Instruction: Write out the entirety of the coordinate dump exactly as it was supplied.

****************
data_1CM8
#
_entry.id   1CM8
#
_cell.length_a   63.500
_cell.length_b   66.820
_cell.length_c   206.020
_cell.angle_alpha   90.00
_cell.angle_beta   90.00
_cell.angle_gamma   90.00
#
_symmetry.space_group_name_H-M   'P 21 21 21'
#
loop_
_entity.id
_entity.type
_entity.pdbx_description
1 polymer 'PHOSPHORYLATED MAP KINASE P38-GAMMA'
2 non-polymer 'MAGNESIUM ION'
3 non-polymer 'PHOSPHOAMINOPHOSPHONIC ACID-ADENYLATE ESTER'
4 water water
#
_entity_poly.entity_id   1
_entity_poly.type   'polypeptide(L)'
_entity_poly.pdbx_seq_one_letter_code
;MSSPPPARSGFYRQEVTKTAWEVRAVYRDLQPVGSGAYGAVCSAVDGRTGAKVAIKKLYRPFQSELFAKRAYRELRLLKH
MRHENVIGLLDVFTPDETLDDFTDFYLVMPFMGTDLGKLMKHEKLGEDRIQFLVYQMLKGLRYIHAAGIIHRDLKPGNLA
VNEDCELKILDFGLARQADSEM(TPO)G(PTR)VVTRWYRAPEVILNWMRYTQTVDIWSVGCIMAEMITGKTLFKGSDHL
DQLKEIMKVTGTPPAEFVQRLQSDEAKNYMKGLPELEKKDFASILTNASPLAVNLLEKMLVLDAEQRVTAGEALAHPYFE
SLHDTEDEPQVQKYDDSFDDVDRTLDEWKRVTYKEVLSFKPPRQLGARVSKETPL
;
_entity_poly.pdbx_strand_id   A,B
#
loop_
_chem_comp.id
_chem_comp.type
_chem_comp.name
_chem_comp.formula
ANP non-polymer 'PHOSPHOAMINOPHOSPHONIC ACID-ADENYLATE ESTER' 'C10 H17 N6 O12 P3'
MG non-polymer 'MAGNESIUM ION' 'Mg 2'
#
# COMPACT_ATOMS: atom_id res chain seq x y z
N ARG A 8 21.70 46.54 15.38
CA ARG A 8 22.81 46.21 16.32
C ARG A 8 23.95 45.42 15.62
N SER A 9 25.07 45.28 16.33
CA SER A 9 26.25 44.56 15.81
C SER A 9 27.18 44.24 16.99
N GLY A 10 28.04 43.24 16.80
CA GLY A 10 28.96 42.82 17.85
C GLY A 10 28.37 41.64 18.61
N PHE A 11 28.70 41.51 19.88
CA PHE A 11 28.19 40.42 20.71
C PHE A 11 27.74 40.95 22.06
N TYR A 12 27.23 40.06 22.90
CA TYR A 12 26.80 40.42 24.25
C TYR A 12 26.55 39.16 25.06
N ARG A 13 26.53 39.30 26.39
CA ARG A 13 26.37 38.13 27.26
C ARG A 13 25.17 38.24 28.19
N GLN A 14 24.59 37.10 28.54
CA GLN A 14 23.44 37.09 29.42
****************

data_1CM8
#
_entry.id   1CM8
#
_cell.length_a   63.500
_cell.length_b   66.820
_cell.length_c   206.020
_cell.angle_alpha   90.00
_cell.angle_beta   90.00
_cell.angle_gamma   90.00
#
_symmetry.space_group_name_H-M   'P 21 21 21'
#
loop_
_entity.id
_entity.type
_entity.pdbx_description
1 polymer 'PHOSPHORYLATED MAP KINASE P38-GAMMA'
2 non-polymer 'MAGNESIUM ION'
3 non-polymer 'PHOSPHOAMINOPHOSPHONIC ACID-ADENYLATE ESTER'
4 water water
#
_entity_poly.entity_id   1
_entity_poly.type   'polypeptide(L)'
_entity_poly.pdbx_seq_one_letter_code
;MSSPPPARSGFYRQEVTKTAWEVRAVYRDLQPVGSGAYGAVCSAVDGRTGAKVAIKKLYRPFQSELFAKRAYRELRLLKH
MRHENVIGLLDVFTPDETLDDFTDFYLVMPFMGTDLGKLMKHEKLGEDRIQFLVYQMLKGLRYIHAAGIIHRDLKPGNLA
VNEDCELKILDFGLARQADSEM(TPO)G(PTR)VVTRWYRAPEVILNWMRYTQTVDIWSVGCIMAEMITGKTLFKGSDHL
DQLKEIMKVTGTPPAEFVQRLQSDEAKNYMKGLPELEKKDFASILTNASPLAVNLLEKMLVLDAEQRVTAGEALAHPYFE
SLHDTEDEPQVQKYDDSFDDVDRTLDEWKRVTYKEVLSFKPPRQLGARVSKETPL
;
_entity_poly.pdbx_strand_id   A,B
#
loop_
_chem_comp.id
_chem_comp.type
_chem_comp.name
_chem_comp.formula
ANP non-polymer 'PHOSPHOAMINOPHOSPHONIC ACID-ADENYLATE ESTER' 'C10 H17 N6 O12 P3'
MG non-polymer 'MAGNESIUM ION' 'Mg 2'
#
# COMPACT_ATOMS: atom_id res chain seq x y z
N ARG A 8 21.70 46.54 15.38
CA ARG A 8 22.81 46.21 16.32
C ARG A 8 23.95 45.42 15.62
N SER A 9 25.07 45.28 16.33
CA SER A 9 26.25 44.56 15.81
C SER A 9 27.18 44.24 16.99
N GLY A 10 28.04 43.24 16.80
CA GLY A 10 28.96 42.82 17.85
C GLY A 10 28.37 41.64 18.61
N PHE A 11 28.70 41.51 19.88
CA PHE A 11 28.19 40.42 20.71
C PHE A 11 27.74 40.95 22.06
N TYR A 12 27.23 40.06 22.90
CA TYR A 12 26.80 40.42 24.25
C TYR A 12 26.55 39.16 25.06
N ARG A 13 26.53 39.30 26.39
CA ARG A 13 26.37 38.13 27.26
C ARG A 13 25.17 38.24 28.19
N GLN A 14 24.59 37.10 28.54
CA GLN A 14 23.44 37.09 29.42